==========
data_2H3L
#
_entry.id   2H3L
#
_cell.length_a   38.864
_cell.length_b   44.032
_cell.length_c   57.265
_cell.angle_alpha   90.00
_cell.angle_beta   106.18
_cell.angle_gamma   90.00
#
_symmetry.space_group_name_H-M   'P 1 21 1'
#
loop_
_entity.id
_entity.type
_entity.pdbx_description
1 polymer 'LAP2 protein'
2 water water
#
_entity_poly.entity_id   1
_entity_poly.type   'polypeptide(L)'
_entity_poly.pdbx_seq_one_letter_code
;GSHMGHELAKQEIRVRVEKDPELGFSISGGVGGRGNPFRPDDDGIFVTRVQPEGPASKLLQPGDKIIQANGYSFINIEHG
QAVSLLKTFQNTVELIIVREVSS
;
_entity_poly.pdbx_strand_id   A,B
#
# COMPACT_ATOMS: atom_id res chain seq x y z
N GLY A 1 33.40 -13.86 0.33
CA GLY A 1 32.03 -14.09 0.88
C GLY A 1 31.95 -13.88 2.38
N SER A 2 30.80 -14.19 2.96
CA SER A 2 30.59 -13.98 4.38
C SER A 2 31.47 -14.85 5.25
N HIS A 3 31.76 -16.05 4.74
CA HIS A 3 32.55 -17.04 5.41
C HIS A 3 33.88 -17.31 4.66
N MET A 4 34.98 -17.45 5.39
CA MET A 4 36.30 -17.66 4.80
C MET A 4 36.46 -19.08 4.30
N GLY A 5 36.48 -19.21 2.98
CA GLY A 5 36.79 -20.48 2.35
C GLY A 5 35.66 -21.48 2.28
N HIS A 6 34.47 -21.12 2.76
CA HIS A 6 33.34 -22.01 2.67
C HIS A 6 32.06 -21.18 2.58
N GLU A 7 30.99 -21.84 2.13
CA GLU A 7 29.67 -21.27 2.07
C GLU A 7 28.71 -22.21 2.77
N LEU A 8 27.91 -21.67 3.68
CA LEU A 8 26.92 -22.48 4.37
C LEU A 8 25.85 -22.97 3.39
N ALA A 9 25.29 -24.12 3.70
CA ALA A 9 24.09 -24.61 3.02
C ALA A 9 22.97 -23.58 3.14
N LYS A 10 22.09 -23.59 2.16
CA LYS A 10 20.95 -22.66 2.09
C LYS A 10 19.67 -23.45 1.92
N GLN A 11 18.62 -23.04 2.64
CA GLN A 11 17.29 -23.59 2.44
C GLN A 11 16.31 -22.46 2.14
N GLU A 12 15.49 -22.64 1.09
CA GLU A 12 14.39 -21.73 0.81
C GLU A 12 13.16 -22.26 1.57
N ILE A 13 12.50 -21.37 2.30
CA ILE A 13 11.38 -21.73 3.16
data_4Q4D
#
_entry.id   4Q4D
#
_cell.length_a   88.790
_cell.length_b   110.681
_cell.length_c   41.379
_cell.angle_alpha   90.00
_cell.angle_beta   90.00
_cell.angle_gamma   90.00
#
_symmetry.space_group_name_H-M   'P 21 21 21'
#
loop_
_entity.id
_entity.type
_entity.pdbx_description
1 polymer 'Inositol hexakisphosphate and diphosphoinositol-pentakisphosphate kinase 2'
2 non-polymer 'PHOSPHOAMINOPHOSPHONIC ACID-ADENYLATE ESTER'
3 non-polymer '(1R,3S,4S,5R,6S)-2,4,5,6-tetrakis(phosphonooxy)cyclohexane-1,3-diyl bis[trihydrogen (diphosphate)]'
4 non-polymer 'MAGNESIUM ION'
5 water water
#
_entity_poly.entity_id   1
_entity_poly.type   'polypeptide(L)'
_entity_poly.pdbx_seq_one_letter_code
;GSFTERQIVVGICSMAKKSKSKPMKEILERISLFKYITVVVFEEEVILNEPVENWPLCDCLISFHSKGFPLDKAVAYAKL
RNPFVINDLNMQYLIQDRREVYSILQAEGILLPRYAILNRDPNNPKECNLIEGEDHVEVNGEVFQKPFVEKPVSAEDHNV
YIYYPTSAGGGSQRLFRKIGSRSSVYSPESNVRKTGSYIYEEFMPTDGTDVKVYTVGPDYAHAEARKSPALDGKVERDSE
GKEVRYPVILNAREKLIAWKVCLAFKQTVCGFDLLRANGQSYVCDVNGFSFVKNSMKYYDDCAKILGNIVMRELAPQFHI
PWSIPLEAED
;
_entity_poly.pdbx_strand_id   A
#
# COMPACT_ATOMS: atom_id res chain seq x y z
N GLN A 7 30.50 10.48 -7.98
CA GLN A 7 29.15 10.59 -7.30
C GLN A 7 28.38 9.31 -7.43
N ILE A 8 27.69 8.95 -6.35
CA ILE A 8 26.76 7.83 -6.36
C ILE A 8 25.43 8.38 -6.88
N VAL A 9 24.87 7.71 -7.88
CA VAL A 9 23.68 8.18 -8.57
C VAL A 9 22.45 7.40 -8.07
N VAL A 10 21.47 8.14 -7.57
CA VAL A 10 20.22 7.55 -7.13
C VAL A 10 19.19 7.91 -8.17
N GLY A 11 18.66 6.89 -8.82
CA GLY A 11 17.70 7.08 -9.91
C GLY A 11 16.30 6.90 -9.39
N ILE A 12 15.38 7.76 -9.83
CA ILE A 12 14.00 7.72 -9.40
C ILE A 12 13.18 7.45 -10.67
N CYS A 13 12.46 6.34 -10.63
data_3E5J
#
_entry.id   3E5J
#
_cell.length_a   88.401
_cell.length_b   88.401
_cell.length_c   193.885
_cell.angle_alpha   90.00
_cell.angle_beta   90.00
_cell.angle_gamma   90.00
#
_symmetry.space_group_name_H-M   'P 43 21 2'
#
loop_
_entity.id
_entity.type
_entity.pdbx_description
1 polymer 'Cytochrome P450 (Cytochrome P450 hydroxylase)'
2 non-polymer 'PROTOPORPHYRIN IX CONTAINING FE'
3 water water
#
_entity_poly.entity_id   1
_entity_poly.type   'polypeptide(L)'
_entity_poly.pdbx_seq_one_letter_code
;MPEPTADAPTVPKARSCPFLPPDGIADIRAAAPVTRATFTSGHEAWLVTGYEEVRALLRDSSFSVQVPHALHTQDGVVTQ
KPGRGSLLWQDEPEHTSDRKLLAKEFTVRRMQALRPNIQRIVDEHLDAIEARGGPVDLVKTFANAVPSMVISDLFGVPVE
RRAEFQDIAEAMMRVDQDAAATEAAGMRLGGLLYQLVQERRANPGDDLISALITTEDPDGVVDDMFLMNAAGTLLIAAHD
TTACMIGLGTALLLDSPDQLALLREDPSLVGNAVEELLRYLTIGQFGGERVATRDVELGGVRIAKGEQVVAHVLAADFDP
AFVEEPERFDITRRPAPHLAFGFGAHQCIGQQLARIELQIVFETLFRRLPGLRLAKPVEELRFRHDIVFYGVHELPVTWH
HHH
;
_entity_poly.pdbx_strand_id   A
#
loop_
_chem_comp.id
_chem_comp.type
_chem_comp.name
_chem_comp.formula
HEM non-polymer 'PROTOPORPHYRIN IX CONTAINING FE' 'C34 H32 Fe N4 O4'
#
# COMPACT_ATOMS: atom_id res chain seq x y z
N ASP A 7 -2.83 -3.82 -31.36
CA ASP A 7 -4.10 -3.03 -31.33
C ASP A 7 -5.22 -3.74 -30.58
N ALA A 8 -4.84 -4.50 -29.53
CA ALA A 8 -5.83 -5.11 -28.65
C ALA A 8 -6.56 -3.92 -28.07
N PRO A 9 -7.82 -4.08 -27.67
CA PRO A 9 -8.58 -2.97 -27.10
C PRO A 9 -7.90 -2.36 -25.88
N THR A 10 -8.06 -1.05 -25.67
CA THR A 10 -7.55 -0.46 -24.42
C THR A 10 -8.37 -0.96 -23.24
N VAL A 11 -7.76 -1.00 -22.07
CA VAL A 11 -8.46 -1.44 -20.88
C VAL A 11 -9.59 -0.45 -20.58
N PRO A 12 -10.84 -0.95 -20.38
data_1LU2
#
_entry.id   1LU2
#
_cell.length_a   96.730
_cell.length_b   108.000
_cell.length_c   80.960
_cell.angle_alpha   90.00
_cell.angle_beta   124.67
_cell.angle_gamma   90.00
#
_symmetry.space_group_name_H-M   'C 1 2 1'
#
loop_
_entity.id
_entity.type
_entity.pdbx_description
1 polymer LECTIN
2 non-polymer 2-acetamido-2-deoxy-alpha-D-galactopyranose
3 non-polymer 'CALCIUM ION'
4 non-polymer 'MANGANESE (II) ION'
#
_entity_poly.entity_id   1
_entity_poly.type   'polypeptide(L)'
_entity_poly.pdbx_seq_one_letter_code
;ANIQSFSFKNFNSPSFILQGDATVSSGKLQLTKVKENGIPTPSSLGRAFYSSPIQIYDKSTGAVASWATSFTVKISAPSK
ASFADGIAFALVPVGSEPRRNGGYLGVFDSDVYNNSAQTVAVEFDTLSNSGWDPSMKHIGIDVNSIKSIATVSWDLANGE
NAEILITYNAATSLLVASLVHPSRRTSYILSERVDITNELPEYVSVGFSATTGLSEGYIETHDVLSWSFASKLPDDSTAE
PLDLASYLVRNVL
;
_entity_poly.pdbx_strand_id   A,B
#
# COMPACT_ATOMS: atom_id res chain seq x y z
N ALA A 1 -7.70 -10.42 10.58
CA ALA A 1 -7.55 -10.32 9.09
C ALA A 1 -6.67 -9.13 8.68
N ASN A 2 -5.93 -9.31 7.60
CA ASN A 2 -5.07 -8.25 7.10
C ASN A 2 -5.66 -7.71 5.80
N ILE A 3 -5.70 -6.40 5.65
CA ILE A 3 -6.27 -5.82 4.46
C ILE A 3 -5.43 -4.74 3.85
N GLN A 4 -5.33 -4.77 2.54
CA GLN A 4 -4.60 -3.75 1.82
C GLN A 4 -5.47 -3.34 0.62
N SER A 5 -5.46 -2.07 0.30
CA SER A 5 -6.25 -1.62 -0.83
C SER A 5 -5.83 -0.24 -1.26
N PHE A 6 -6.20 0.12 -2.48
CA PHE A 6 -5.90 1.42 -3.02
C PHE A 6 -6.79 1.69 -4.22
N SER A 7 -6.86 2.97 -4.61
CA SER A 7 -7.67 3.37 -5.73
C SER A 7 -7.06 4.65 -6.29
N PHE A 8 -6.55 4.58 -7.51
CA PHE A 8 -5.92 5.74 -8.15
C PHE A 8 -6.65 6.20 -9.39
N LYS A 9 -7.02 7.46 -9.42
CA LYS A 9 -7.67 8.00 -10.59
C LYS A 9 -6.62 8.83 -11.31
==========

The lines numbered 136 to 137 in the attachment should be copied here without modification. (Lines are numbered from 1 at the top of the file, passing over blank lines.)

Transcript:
_entity.id
_entity.type